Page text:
Kirk Kardashian is a senior writer at the Tuck School of Business at Dartmouth, and the author of the new book Milk Money: Cash, Cows and the Death of the American Dairy Farm.
Under normal circumstances, America's dairy farmers have an incredible number of variables to worry about. Put yourself in their boots for a moment. Just a few of the things on your mind on any given day include the health of your herd, the reliability of your workers, the milk futures market, the weather on your farm, the global economy, and that arthritic knee you haven't had a chance to get fixed.
After this summer, you can add one more thing to that list: melting Arctic snow and ice. More snow and sea ice melted in the Arctic this summer than ever before in recorded history, and climate scientists say there's a distinct possibility that this was a major cause of the extreme drought that gripped the Midwest. The drought, in turn, ruined the corn crop and sent grain prices through the roof. As a dairy farmer whose cows eat grain, feed costs represent 80 percent of your operating costs, and 54 percent of the total cost of your milk production.
Most businesses can pass some of their increased costs on to consumers, but not dairy farmers. The price they receive for their milk is set by the U.S. Department of Agriculture with a formula that only looks at supply and demand in a given region—cost of production is not part of the equation. What this means today, when corn reserves have hit a 15-year low and grain prices are almost double what they were before the drought, is that dairy farmers are losing $8.65 for every hundred pounds of milk they produce. Clearly, the milk pricing system is broken.
The drought this summer is just the most recent case study of a dysfunctional pricing scheme that dates back to the Great Depression. The last time milk prices paid to farmers were so low, relative to input costs, was during the dairy crisis of 2009. In the years leading up to 2009, farmers responded to increased global demand by adding cows to their herd and expanding their facilities. The first sign of trouble came in 2006, when the ethanol industry started eating up a large part of the corn, increasing grain prices. Then came a melamine scare in China that suppressed milk demand from that country. The final blow was the global recession that struck in the fall of 2008. Demand eroded further, costs were still high, and the milk checks in farmers' mailboxes were, in some cases, barely enough to cover their overheard, never mind the idea of paying themselves a salary.
Given this history, dairy farmers were hoping the 2012 farm bill would include some provisions that gave them a fairer price for milk. The best chance for reform this time around is the Dairy Security Act, which is part of the farm bill that the Senate passed in June. The act allows farmers to sign up for margin insurance, at subsidized rates, that would pay the difference between the milk price and the cost of production. In return for this inexpensive insurance, farmers agree to make small cuts in production when there's an oversupply of milk and prices are too low.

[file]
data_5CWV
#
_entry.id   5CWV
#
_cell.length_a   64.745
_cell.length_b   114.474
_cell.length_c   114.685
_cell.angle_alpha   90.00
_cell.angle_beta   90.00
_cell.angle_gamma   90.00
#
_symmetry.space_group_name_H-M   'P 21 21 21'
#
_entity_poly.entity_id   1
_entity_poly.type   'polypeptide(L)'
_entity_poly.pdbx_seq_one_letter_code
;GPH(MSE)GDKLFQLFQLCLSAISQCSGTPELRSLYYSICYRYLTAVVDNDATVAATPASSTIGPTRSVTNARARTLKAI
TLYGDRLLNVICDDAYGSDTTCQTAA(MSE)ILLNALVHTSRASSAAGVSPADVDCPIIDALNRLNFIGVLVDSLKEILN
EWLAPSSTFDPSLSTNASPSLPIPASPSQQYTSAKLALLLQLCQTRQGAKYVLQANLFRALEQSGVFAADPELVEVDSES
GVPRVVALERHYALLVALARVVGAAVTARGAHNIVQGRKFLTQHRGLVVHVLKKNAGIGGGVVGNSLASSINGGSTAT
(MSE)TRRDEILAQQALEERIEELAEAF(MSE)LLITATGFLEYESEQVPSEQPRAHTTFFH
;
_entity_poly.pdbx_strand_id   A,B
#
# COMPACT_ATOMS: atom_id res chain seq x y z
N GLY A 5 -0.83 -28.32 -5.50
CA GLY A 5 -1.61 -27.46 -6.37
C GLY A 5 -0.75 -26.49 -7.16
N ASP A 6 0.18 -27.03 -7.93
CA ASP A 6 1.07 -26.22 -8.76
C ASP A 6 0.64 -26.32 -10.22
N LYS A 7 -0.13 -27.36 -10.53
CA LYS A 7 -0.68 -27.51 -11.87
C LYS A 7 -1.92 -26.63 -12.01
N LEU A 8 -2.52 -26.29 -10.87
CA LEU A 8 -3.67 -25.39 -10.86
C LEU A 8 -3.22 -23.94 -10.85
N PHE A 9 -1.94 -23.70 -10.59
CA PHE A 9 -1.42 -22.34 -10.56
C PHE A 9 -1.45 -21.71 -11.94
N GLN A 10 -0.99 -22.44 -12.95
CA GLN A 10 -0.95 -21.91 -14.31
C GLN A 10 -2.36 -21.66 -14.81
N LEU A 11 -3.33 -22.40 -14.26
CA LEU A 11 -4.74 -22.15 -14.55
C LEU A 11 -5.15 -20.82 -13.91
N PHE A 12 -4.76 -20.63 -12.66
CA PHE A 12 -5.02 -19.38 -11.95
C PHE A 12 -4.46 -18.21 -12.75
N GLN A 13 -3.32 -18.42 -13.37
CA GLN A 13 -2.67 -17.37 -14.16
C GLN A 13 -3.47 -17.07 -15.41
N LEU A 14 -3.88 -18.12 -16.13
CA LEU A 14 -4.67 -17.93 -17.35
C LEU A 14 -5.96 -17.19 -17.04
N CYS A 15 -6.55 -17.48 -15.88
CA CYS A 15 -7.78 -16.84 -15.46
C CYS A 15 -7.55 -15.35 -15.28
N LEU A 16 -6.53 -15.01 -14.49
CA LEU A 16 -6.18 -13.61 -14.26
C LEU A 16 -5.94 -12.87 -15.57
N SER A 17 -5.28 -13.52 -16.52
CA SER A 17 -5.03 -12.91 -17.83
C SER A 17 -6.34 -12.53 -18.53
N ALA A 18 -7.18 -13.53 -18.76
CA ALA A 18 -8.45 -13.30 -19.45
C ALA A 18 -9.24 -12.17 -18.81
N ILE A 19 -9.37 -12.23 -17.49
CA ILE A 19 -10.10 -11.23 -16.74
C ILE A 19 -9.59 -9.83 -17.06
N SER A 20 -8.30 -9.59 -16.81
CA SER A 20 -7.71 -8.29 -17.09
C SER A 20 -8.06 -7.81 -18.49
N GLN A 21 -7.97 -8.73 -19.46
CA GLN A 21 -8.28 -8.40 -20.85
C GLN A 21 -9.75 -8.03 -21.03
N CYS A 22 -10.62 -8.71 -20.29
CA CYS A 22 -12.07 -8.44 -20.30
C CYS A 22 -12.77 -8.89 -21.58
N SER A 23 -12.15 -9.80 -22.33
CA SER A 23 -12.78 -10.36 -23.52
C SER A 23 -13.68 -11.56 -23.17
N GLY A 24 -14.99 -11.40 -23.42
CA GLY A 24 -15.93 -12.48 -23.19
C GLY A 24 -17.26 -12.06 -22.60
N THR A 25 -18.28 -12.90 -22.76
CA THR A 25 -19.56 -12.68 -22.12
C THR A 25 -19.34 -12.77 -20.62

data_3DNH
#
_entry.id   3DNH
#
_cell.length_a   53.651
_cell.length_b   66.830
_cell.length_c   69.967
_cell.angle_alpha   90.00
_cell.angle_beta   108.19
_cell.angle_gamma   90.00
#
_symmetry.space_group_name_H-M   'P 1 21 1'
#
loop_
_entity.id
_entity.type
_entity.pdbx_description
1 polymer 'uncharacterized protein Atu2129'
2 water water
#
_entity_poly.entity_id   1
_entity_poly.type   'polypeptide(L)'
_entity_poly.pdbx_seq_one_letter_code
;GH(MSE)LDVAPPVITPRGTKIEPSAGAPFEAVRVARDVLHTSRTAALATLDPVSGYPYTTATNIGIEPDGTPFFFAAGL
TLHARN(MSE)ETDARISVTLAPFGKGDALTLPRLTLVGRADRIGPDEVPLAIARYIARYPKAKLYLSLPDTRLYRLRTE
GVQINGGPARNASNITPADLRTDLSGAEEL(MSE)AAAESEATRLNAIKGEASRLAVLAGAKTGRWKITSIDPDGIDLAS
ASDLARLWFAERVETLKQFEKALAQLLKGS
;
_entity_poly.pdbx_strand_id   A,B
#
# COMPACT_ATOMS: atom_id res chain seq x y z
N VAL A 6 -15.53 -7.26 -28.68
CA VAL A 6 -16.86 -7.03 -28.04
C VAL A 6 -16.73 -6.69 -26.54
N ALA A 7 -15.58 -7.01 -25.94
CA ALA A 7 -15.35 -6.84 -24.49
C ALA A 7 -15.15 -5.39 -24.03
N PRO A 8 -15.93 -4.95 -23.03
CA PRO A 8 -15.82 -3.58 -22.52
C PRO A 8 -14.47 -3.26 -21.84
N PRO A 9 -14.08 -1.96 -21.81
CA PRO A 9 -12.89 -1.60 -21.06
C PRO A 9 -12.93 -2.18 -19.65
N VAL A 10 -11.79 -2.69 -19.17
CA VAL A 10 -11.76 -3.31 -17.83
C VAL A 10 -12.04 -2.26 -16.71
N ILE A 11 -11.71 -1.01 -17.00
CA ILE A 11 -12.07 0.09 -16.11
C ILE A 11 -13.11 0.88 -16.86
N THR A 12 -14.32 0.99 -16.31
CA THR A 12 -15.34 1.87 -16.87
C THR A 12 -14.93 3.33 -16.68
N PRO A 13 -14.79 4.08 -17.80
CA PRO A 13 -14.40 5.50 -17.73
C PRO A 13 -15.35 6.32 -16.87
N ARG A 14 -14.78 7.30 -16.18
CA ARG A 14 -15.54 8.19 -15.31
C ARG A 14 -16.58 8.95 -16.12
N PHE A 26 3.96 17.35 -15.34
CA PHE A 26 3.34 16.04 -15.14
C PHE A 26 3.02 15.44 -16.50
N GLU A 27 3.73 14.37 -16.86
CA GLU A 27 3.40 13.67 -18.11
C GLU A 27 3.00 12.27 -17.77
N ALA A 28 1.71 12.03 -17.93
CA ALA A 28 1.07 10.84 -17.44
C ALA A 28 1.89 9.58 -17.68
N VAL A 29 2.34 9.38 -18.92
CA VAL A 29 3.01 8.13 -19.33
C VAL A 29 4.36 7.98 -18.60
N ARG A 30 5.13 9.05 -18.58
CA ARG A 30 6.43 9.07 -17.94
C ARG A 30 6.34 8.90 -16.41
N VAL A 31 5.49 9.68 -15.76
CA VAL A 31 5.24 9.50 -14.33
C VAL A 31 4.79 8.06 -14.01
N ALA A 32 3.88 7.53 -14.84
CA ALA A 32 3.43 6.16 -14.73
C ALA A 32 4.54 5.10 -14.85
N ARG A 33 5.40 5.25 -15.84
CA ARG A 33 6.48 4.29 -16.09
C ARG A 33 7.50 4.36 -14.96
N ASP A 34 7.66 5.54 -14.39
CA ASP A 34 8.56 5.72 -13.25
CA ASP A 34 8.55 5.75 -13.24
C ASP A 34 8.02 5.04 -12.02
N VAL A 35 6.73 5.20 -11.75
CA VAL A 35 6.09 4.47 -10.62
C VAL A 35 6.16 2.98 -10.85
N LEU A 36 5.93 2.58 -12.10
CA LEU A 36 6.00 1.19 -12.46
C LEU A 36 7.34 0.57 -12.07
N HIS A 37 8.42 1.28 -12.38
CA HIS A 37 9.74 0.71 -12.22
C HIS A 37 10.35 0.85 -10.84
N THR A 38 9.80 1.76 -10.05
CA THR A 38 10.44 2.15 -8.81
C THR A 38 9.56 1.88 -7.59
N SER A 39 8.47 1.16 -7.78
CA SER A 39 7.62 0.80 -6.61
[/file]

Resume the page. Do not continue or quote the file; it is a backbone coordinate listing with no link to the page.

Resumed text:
Unfortunately, the House of Representatives failed to bring the farm bill to a vote before it expired on September 30. Now the country is in an odd no-man's land, with some parts of the 2008 Farm Bill still in effect, while others have disappeared, and still others will expire at the end of the year.
Dairy farmers are feeling the impact of this lapse of leadership already. The Milk Income Loss Contract, which pays farmers when the milk price dips below a certain threshold, ended on September 30. The Dairy Price Support Program, a government effort to buy up excess supply, will expire on January 1.
Meanwhile, if Congress doesn't authorize a new farm bill before the end of 2012, the commodity programs in the law will revert to the "permanent law" contained in the 1938 and 1949 farm bills. This would return us to the old system of "parity pricing" for the Price Support System, nearly quadrupling the price the government must pay for cheese. While that would be good for farmers, it's an overcompensation that would be disastrously expensive for the government and consumers.
So put yourself back in the shoes of a dairy farmer. You know Congress isn't going to pass a new farm bill until after the election, quite possibly not until sometime in 2013. Your grain costs are high, your milk price isn't cutting it. The cost of living is rising. You just hope you can hold on a little bit longer, and that people care enough to tell their Congressman to fix this problem before it spirals out of control.